What You Need To Know About Marketing And Why It Should Be An Absolute Priority for All NDIS Service Providers

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How can you stay in the game of the competitive NDIS service provider space? How can you become the client’s preferred organisation?

Since the NDIS began on the 1st of July 2013, the agency and its partners have focused on their job of ensuring that people with permanent and significant disability get and continue to receive the support that they need. This dedication along with the NDIS’ goal to provide more than $22 billion in funding a year to an estimated half a million eligible Australians within the next 5 years have attracted a lot of clients requiring support.

With this massive opportunity, it is no surprise that NDIS service providers have continued to grow in number and new registration requests land on the NDIS’ doorstep everyday. This increasing competitiveness within organisations have challenged service providers, old and new, to be the preferred NDIS support system.

How can you stay in the game of the competitive NDIS service provider space? How can you become the client’s preferred organisation?

Marketing is essential and should be a priority for all NDIS service providers.

So, let’s look through that in more detail

Know Who You Are

Getting the job right is important for any business’ success, but it is NOT the only element. Registered NDIS service providers are all capable of delivering NDIS-standard services, but who you are as an organisation will set you apart from the rest.

Do you and/or your clients know who you are?

“I/they kind of know it. Nope, I am too busy to sit and understand my organisation.” 

This is a typical scenario why marketing is not prioritised. Service providers tend to be task-oriented, but without knowing who you are and where you want to be, you’re just going through the checklist to get the work done as clients come and go, just wandering without clear goals and purpose.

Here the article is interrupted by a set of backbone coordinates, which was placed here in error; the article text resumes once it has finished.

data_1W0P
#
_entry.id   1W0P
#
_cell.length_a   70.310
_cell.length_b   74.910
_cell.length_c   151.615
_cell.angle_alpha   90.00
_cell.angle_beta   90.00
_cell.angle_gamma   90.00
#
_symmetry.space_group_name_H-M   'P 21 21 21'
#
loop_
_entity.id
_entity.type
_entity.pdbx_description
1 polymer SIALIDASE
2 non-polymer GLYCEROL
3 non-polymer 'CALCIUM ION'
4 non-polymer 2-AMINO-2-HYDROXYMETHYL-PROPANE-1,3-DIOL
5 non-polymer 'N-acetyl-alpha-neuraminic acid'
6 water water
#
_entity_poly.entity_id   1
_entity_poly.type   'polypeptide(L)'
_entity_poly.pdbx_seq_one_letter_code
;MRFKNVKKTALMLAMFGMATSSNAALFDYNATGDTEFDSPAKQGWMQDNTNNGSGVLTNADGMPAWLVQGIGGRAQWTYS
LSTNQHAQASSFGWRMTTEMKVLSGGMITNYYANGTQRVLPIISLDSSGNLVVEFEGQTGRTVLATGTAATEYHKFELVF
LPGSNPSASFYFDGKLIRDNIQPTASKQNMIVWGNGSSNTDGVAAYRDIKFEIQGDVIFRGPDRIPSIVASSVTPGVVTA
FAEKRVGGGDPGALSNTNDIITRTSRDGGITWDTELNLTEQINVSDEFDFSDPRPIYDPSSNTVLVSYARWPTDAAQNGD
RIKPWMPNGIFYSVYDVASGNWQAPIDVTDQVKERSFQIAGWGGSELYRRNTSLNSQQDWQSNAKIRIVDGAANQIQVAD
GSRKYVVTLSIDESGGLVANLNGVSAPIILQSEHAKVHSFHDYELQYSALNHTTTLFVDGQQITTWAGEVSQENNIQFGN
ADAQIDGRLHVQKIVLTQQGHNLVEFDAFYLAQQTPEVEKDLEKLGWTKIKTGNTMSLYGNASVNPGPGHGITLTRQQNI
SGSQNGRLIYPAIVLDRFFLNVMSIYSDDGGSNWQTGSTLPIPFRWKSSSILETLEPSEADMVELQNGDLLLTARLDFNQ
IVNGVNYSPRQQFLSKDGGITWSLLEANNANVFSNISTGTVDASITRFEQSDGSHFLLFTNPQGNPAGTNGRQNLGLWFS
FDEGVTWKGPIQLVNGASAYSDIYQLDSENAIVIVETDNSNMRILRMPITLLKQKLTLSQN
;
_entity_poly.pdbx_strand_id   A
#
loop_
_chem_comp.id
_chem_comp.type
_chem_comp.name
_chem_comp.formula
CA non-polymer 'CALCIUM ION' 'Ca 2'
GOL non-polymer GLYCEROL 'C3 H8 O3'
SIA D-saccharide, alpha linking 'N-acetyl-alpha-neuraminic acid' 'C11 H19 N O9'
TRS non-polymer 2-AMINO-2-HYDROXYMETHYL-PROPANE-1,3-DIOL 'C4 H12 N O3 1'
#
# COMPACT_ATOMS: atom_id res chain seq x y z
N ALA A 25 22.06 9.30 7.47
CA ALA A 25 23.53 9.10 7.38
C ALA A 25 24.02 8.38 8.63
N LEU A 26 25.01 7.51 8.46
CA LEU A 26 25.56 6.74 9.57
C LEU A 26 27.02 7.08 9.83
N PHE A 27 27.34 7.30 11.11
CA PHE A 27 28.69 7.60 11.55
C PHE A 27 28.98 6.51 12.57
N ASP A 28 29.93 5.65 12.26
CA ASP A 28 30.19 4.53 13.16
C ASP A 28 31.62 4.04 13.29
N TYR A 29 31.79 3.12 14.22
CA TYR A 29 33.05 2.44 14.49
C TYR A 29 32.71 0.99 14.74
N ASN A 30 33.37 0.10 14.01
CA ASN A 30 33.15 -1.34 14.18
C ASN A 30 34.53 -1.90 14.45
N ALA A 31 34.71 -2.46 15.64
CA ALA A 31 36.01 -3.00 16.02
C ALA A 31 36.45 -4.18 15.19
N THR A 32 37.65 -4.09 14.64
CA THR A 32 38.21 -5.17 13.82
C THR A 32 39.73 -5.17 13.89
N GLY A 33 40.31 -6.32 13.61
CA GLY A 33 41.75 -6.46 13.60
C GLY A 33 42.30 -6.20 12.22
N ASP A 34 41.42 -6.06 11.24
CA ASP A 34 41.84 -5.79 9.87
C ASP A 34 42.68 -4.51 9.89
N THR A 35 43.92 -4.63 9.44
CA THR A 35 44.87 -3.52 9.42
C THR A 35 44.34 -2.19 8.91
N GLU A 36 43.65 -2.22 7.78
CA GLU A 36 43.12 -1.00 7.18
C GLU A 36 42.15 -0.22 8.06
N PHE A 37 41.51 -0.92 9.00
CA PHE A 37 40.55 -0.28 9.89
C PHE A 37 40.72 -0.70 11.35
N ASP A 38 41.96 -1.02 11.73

It’s time to pause and understand your organisation.

Marketing through strategies help you understand who you are, what you do, and how you are better and what needs to improve in comparison to other service providers. It then delivers this message and identity to your target clients, introducing and connecting you to those who share and believe in your organisation.

With effective and efficient marketing strategies, you are making an awareness.

  • An understanding of your organisation as an NDIS service provider;
  • A statement of who you are; and,
  • Creating a strategic consciousness of how people perceive your organisation.

When you and your clients know better, you do better.

Understanding Your Clients

Not everyone is your client.

Some may say that the more clients, the better for the business. But you also have to remember that pleasing all clients bounds any business to fail.

This is where marketing comes in. Understanding the “right” kind of clients is marketing’s objective. It helps you know:

  • Where they are;
  • What platforms they use;
  • What gets their interest;
  • What their dislikes are; and,
  • What their purchasing behaviours are.

Targeting the right clients directs you to people who you want for the business, who are worth your time and expertise, and who share and believe in who you are as a business.

A great benefit of targeting your clients is also knowing your position as an NDIS service provider. Are you in the spot to receive just any clients? Or, have you marked your relevance to your sector enough to only accept the right clients?

Client Retention

So, your clients know who you are and what you can offer. You have the right clients too.

But… are you confident that your clients retain your services?

What if another NDIS service provider who knows who they are and understands their clients comes in between? Will your clients stay… or feel compelled to leave you?

Leaving it up to chance and luck is nowhere close to being the right business strategy.

Marketing isn’t only important when acquiring clients, but also in keeping them. Effective strategies using analysed marketing data can be implemented which aims to:

  • Keep them engaged;
  • Recognise value for money spent;
  • Gauge love and satisfaction to the organisation;
  • Customer loyalty; and,
  • Word of mouth marketing.

As the saying goes, “clients are like teeth; unless you take good care of them, they go away one by one… until there is none”. Having a good marketing plan in place is like a dentist – someone to take good care of things, keeping everything strong and healthily intact.

In Conclusion

Marketing is a key factor in your business’ success. It’s no longer an option but already a necessity. The moment you promote your business (verbally, digitally, etc.) you are marketing.

But the question is…

Is your marketing effective and efficient enough to sustain and grow your organisation in the NDIS’ competitive environment?

Look at your marketing strategies TODAY and get professional help if you feel that it is still lacking. A good marketer is dedicated to understanding and implementing all of these best practices… and more. It is never too late to prioritise your marketing needs.